NewsLocal News


Omaha Police issue stern warning on school threats

Posted at 4:41 PM, Feb 22, 2018
and last updated 2018-02-22 18:21:18-05

The Omaha Police Department hopes to send a strong message to students and parents about how seriously they're taking these threats, calling it a disturbing trend that needs to stop.

In a press conference Thursday afternoon, OPD officials said the department has seen an onslaught of reports since the mass shooting in South Florida last Wednesday:

Local officers have responded dozens of threats at high schools and middle schools, including one at Russell Middle School at 172nd and Q streets in Millard that ended with an arrest of a boy. OPD said the student made the threat during class, but no weapons were found in their possession.

Police said Thursday they've investigated 34 threat calls since then at metro high schools and middle schools, and arrested three youths.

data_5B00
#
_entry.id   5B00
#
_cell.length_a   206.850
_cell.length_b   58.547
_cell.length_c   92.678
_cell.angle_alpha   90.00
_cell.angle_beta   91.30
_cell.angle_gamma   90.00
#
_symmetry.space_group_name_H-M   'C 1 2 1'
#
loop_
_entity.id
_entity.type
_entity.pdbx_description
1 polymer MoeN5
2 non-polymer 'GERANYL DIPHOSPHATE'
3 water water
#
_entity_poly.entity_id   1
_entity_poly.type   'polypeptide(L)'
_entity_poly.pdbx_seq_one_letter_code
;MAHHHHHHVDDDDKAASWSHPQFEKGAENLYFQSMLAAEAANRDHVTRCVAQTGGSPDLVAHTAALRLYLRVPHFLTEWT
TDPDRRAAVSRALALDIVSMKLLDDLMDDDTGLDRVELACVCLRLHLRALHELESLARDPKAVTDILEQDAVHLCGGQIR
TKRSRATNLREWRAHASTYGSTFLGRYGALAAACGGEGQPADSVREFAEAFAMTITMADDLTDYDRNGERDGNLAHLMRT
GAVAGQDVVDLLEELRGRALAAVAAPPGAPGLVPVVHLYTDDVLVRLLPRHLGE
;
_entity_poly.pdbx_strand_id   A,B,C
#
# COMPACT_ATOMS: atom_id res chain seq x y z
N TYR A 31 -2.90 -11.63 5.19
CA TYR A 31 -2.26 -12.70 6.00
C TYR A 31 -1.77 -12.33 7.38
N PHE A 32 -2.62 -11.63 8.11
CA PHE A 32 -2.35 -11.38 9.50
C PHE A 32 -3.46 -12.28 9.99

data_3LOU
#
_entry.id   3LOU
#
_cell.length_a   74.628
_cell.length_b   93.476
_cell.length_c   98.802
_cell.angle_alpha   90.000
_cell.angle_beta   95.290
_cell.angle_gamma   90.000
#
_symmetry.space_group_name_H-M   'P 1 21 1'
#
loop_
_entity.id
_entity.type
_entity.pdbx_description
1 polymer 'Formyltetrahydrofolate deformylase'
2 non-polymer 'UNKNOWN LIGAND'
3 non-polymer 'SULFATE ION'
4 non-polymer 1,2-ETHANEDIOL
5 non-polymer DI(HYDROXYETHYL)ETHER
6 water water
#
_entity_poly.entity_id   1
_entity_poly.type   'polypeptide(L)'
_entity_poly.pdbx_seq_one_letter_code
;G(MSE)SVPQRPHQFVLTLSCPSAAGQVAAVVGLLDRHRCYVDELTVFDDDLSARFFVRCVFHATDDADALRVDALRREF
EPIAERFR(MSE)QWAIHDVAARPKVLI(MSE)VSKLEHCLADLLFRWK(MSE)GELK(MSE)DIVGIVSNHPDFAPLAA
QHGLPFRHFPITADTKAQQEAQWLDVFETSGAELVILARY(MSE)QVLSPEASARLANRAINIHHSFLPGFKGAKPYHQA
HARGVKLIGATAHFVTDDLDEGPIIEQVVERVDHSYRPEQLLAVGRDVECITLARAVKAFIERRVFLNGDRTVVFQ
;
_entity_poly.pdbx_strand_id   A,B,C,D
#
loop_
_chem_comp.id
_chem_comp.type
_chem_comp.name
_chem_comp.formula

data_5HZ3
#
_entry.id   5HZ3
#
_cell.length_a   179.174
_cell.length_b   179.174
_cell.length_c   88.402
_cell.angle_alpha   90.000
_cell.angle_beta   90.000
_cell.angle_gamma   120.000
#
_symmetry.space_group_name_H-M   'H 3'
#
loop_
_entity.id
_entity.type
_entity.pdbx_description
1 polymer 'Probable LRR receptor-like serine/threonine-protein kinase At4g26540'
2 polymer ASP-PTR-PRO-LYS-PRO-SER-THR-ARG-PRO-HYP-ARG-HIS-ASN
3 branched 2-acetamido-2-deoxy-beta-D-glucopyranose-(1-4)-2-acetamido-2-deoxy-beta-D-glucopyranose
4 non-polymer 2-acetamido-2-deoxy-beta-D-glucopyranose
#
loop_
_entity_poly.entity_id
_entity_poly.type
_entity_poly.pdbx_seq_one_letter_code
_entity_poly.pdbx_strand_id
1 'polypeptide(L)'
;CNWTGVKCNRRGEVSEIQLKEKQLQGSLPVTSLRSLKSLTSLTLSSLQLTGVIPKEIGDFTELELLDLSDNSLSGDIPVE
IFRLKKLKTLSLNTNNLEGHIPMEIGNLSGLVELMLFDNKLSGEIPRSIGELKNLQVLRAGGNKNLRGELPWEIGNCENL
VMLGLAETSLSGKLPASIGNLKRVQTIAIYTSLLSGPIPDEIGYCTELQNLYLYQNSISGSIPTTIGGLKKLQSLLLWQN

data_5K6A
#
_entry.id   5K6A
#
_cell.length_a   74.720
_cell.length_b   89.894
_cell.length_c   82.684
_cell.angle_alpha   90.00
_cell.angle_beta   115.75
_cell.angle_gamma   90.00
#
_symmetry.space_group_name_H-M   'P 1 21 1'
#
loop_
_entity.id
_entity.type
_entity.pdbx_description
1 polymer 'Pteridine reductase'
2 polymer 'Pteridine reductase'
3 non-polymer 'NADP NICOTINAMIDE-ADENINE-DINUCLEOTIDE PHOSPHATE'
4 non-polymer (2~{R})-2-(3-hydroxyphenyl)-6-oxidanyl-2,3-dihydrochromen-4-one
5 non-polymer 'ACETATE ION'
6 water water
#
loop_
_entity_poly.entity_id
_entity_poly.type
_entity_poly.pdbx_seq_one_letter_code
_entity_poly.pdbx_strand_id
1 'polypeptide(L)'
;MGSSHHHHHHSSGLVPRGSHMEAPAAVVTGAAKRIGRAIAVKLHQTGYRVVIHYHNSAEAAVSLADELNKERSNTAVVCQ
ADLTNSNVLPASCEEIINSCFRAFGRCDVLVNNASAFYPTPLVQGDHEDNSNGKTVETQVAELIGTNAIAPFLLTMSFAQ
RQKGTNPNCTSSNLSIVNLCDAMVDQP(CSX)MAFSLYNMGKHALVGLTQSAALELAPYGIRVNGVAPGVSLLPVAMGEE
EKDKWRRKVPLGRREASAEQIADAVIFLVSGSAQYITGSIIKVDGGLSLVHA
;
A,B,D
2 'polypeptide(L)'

Among them was a 17-year-old arrested Tuesday at Millard South for felony terroristic threats. The police report indicates he said he would “shoot everyone and they would hit the ground.”

Deputy Chief Greg Gonzalez said there's been more heightened awareness at schools.

“Generally speaking, all of these that we're referring to have surrounded schools and in schools where someone overhears a conversation involving a threat," he said.

Haley Gabelhaus, who lives near the school — the same school her sister attended — said she's glad police are taking it seriously.

“It would be terrifying and horrible," she said. “It's a young age. Kids should not be saying stuff like that for being in middle school and after everything that's happened no it shouldn't happen."

OPD investigates all of these threats as crimes. Some have led to charges, but not all.

Authorities say they can sometimes be handled by the district, or by getting the student counseling or mental health services.

Gonzales said he wants parents to make sure their children know what they say can have consequences.

“There is no joking matter, especially when it involves physical harm," he said. “The purpose of school is to go learn, and it detracts from learning when someone is removed from your classroom to be interviewed by the police department."